This is hands-down the absolute hardest class I’ve taken in my life, and it’s also been the class I’ve learned the most in.  I’m the only freshman in this upper-level class, and one of the few non-Sociology majors.  The class can be daunting at times: our professor assigns hundres of pages of reading a week and encourages us to look at even more perspectives outside the required reading, and I have a 25 page research paper due at the end of the semester.  Even if the amount of work is scary at times, I’ve learned so much about various fundamentalist movements around the world.  Although some fundamentalist groups, like Al-Qaeda, are very well known, there have been so many others we’ve studied over the semester by having a new “case study” every week.  So far we’ve studied  Israeli fundamentalist groups, Indian fundamentalists, the Pakistani Jamiat-i-Islami, the Muslim Brotherhood, American Protestant fundamentalists, and so many others.  I’ve been able to do extensive research for a research paper in the class, and 7,000 pages of reading later (I counted) I finally settled on writing a paper on the influence of Pan-Arab Movements on the Second Sudanese Civil War.

The semester  has gone by so fast.  It’s definitely felt more overwhelming than my first semester, but I mean overwhelming in the best possible sense of the word.  I’ve had to many amazing opportunities this semester and have lined up incredible opportunities in the future, and as my freshman year winds down I’ve begun to realize that several goals I had in mind when I came to college have already been achieved, while I’ve added goals that I never even knew existed before this year.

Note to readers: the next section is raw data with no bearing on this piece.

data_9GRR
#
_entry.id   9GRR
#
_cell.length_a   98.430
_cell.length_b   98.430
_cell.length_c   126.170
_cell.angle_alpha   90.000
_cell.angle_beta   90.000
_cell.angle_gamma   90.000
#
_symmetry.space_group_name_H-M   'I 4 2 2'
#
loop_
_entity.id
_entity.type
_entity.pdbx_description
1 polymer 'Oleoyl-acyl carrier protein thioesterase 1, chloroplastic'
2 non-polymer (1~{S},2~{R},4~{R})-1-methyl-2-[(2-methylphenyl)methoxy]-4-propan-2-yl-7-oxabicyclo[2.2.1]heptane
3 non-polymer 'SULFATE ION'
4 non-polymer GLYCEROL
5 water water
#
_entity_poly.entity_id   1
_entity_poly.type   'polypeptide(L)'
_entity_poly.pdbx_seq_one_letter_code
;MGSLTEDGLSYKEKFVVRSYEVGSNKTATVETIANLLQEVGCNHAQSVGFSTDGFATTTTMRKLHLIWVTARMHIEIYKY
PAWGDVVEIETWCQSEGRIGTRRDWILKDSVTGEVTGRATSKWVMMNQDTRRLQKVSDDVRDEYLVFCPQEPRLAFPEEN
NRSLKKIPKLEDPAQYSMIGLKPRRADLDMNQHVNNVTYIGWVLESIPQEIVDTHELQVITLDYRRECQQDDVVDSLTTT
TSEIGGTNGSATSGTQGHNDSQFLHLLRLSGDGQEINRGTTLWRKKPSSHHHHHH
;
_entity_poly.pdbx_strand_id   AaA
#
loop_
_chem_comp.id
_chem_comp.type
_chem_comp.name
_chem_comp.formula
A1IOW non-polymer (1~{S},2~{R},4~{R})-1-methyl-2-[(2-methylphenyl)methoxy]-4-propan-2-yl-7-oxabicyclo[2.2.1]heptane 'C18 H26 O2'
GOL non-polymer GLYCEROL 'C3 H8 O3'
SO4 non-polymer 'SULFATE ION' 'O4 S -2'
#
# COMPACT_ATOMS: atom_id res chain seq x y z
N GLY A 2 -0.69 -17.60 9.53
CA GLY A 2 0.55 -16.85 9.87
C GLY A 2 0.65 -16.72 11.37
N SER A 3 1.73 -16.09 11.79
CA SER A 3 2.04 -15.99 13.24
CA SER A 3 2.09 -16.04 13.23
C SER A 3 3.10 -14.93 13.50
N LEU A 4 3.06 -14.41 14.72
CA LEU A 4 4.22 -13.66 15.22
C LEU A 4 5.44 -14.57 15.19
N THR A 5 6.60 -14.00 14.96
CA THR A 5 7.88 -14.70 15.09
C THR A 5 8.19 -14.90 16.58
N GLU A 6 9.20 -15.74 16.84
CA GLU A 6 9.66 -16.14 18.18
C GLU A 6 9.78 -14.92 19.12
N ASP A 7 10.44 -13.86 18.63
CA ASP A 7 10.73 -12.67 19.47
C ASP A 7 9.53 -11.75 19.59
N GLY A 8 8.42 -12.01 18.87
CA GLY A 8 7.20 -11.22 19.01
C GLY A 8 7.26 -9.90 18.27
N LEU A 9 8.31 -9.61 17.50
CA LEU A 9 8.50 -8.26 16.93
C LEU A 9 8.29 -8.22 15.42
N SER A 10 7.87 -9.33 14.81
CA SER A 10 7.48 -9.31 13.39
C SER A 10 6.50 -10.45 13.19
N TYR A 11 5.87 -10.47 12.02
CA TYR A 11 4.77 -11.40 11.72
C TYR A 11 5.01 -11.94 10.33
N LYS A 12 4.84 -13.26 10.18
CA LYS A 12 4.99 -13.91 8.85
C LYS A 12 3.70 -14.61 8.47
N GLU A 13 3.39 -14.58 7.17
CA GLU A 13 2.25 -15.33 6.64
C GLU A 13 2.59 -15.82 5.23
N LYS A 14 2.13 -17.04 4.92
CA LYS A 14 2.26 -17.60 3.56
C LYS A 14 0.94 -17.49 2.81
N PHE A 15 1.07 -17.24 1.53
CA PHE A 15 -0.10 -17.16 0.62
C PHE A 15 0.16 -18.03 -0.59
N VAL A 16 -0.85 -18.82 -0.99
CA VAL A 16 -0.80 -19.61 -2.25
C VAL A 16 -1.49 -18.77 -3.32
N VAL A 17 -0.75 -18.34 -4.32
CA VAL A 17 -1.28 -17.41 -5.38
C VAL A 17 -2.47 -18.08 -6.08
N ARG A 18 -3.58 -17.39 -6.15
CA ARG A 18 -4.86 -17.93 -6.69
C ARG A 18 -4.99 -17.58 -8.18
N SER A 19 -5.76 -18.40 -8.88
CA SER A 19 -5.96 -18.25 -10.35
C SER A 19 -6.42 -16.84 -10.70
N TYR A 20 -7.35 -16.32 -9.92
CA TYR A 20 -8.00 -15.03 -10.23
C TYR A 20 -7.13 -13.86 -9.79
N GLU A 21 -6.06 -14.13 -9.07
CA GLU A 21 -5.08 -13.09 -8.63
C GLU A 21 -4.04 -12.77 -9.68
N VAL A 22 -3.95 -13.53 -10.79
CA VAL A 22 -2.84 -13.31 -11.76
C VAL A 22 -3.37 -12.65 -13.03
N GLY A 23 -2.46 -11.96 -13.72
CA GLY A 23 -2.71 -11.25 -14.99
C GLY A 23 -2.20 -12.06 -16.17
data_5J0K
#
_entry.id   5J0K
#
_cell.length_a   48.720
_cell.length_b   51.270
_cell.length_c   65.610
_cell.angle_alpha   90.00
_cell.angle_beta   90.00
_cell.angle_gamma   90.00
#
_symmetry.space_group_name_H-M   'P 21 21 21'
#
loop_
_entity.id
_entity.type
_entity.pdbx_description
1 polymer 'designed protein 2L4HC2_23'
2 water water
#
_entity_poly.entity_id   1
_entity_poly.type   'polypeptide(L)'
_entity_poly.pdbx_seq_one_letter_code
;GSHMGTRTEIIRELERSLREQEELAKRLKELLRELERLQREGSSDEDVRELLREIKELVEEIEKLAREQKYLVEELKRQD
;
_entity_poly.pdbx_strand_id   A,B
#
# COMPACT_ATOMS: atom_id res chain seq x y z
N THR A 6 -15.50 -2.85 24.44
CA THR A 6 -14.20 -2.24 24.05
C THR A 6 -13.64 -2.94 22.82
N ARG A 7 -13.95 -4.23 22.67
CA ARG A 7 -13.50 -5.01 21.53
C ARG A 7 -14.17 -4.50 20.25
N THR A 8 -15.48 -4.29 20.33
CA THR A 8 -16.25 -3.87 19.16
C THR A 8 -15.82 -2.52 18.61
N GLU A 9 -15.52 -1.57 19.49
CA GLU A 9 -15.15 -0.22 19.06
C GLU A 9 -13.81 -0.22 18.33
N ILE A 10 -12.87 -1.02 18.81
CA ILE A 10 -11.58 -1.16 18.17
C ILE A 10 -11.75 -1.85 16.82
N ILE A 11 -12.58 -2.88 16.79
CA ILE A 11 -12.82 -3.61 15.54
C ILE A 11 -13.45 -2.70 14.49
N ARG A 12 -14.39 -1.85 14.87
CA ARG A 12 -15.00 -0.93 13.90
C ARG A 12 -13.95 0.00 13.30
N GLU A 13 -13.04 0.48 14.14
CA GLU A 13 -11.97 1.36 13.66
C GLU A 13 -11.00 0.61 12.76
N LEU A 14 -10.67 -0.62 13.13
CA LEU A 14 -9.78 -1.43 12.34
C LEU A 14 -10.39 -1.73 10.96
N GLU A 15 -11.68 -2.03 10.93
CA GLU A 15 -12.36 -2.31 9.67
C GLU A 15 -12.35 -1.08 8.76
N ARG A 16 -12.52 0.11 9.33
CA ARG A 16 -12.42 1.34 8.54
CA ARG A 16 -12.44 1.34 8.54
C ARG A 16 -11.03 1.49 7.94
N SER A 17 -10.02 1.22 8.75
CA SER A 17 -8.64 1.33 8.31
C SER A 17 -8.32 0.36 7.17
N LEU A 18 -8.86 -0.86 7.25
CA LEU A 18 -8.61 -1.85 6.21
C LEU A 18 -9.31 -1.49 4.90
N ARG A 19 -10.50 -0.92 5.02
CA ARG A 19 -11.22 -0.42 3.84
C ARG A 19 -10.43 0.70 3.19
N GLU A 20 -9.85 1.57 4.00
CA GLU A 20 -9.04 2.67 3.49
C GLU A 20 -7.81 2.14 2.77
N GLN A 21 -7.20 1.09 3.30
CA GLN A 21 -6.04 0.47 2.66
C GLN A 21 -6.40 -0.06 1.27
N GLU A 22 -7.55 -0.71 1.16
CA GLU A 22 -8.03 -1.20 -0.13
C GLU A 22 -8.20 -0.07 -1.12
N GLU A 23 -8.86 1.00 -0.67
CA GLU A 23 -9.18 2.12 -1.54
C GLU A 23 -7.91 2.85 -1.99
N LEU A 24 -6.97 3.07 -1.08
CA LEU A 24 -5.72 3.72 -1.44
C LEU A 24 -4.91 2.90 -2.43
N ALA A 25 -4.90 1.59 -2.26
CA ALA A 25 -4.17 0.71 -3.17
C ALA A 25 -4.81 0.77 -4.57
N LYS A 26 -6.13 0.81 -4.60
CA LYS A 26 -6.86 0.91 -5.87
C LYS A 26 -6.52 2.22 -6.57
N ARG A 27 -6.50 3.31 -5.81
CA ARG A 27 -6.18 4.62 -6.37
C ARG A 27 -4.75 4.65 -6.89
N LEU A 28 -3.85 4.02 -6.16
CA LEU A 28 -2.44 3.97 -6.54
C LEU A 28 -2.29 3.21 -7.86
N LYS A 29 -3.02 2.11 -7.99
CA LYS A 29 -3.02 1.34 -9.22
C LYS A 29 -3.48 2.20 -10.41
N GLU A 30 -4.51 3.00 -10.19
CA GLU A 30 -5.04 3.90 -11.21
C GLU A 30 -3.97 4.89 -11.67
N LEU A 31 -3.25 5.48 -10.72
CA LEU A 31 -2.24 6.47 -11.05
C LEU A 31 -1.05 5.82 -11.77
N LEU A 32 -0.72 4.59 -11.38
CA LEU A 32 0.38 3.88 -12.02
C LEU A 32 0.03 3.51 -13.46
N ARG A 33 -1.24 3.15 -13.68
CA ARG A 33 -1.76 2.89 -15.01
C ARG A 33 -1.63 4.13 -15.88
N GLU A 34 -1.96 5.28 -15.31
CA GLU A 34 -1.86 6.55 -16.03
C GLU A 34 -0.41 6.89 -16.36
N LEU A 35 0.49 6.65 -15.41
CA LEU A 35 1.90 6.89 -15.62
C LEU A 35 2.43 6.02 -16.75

Welcome to the Fray

I don’t want to grow up. And I know that now is not the time for me to be having any sort of existential crisis, but I think I’m finally starting to understand what adults mean when they talk about The Real World. I used to think that The Real World was some distant horizon, a term dangled in front of jaded teenagers as if to say, “You don’t know anything.”

Now, I’m not so sure.

Waiting at bus stop by the Washington Monument in Mt. Vernon on my way back to campus.

This semester has been different in a lot of ways – my courseload is a lot lighter (especially in comparison to all of the upper-level courses I took in the fall), my caffeine intake much less frightening (see: above), my extracurricular involvement higher (I was recently accepted onto the publicity board for the Milton S. Eisenhower Symposium – so go to our speaker events in the fall! Okay, shameless plug over), and my days much busier.

I’ve been interning at The Baltimore Sun downtown this entire semester, so I take the bus to Mt. Vernon three times a week after I get out of class. So far, I’ve worked on compiling online photo galleries, pitching story ideas, and contacting interesting locals (such as the executive chef of Charm City Cakes!) for the Reader Essay section. I’ve even interviewed a pirate (Yes, a pirate – did you know that Fell’s Point has an incredibly rich pirate and privateer history? Don’t worry, neither did I), and my first published piece is set to run next week (!!!).

Tanning/studying at our top-secret study spot! Maturity at its finest.